Tissue section shows cysts with multiple small irregular basophilic to purplish deposits of calcium with foreign body giant cell reaction, with few histiocytes in the dermis. Haematoxylin and Eosin x 40X.

Figure 3

Von Kossa stain showed positive dermal calcific deposits. Von Kossa x 40X


H.M. Lewinski in 1883 and later Hutchinson in 1888 have described calcinosis of the scrotum, but the etiopathogenetic mechanism of the disease has remained elusive.5, 4 However, Shapiro et al. in 1970 was the first to establish the idiopathic nature of scrotal calcinosis.1 They defined the relevant clinical findings and histological features of the lesion characterized by variable sized cystic masses devoid of any epithelial lining, with basophilic to purplish calcific concretions scattered in the dermis, with associated foreign body giant cell reaction.

Ito in his report of 6 cases has hypothesized dystrophic calcification due to minor pressure or trauma as the etiology of scrotal calcinosis, with similar clinical and histological features.3 A foreign body (thorn) was found in one of these cases, which was considered the initiating factor for dystrophic calcification.3 Saad and Zaatari have hypothesized that scrotal calcinosis was due to dystrophic calcification of the dartoic muscle.6 Hicheri et al. have reported an unusual case of calcinosis of the scrotum, associated with distortion and postulated that the calcium deposits on the dead and injured scrotal tissue was the most possible mechanism of the disease.5 Electron microscopy have shown extracellular deposit s of calcium in the collagenous matrix with fibrosis.8, 7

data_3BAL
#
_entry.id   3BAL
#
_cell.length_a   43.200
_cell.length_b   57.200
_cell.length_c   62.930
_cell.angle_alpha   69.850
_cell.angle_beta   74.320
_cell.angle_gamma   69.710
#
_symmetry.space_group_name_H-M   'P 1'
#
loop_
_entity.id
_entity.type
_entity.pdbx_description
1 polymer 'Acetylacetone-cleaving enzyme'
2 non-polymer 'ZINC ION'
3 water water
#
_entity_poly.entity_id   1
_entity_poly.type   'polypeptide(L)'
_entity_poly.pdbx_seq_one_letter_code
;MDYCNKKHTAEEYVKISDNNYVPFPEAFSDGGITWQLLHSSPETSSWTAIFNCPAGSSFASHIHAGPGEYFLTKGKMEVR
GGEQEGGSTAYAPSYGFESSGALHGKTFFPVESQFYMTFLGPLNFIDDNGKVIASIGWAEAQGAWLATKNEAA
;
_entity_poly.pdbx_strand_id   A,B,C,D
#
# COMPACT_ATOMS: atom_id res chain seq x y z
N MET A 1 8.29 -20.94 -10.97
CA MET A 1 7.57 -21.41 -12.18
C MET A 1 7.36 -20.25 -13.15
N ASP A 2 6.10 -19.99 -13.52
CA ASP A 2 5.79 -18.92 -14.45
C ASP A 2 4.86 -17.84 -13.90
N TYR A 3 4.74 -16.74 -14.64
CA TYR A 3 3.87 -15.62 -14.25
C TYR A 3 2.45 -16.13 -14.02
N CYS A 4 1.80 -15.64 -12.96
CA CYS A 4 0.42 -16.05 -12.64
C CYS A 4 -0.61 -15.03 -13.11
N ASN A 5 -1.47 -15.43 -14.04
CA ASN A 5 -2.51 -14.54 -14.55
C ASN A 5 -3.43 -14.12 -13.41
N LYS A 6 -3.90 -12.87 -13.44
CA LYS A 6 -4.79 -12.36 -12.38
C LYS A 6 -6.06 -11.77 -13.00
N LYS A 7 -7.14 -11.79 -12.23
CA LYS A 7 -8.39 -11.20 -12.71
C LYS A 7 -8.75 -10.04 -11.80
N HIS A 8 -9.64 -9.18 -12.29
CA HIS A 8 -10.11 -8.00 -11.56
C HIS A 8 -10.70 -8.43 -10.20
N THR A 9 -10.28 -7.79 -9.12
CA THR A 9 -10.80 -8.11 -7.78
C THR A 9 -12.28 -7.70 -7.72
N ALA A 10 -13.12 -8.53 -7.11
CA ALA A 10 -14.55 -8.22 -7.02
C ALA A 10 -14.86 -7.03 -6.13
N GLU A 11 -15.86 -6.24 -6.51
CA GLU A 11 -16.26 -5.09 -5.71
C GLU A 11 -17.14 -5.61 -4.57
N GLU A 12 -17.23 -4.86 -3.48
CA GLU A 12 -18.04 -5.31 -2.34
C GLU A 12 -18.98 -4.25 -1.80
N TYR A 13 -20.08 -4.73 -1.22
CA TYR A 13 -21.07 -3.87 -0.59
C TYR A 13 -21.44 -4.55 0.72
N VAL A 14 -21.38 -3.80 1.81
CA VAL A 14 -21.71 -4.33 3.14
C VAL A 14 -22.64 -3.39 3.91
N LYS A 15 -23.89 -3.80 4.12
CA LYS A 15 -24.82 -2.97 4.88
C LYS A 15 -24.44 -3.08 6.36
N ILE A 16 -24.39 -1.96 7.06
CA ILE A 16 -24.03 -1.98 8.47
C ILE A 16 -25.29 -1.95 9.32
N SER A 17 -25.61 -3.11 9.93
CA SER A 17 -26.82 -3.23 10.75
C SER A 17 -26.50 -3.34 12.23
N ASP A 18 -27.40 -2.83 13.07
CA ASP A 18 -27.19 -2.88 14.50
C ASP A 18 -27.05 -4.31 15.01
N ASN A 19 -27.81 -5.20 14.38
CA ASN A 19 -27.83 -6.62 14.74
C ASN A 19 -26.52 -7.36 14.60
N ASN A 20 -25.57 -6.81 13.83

Shah and Noel et al proposed that idiopathic calcinosis of the scrotum is secondary to the rupture of epithelial cysts in the scrotal skin with calcium deposits.9, 2 Noel et al reported 3 patients of scrotal epidermoid cysts with coexistant scrotal calcinosis and suggested that scrotal calcinosis could be the end result of dystrophic calcification in the inflammed cysts.9 They further postulated the hypothesis of rapid resolution of epidermoid cysts with associated calcification.9 Shah and Shet have stated that most cases of scrotal calcinosis arise from the calcification of preexisting epithelial cysts. They explained the spectrum of changes in scrotal calcinosis, with cystic dilation of the hair follicle, calcification within this cyst and loss of the epithelial elements with residual areas of calcification, supporting the theory of dystrophic calcification of epidermoid cysts.2

The histopathological features of scrotal calcinosis normal or inflammed intact epithelial cysts with foci of luminal basophilic to purplish calcium or ruptured lining epithelium with calcific concretions in the dermis, with compressed collagen fibers, with foreign body giant cell reaction and minimal lympho-histiocytic infiltrate.10 The presence of both and ruptured cysts, with foci of calcium deposits, coupled with the normal biochemical profile, supports the theory of dystrophic calcification of epithelial cysts in the pathogenesis of scrotal calcinosis.9, 8, 3 The diagnosis of scrotal calcinosis is established by the presence of von Kossa positive dermal calcium deposits.

Treatment of the condition is surgical excision of the affected part of the scrotal wall. Scrotal reconstruction is done if the disease is extensive with wider area involved. Surgery is generally curative and relapses are extremely rare.10, 5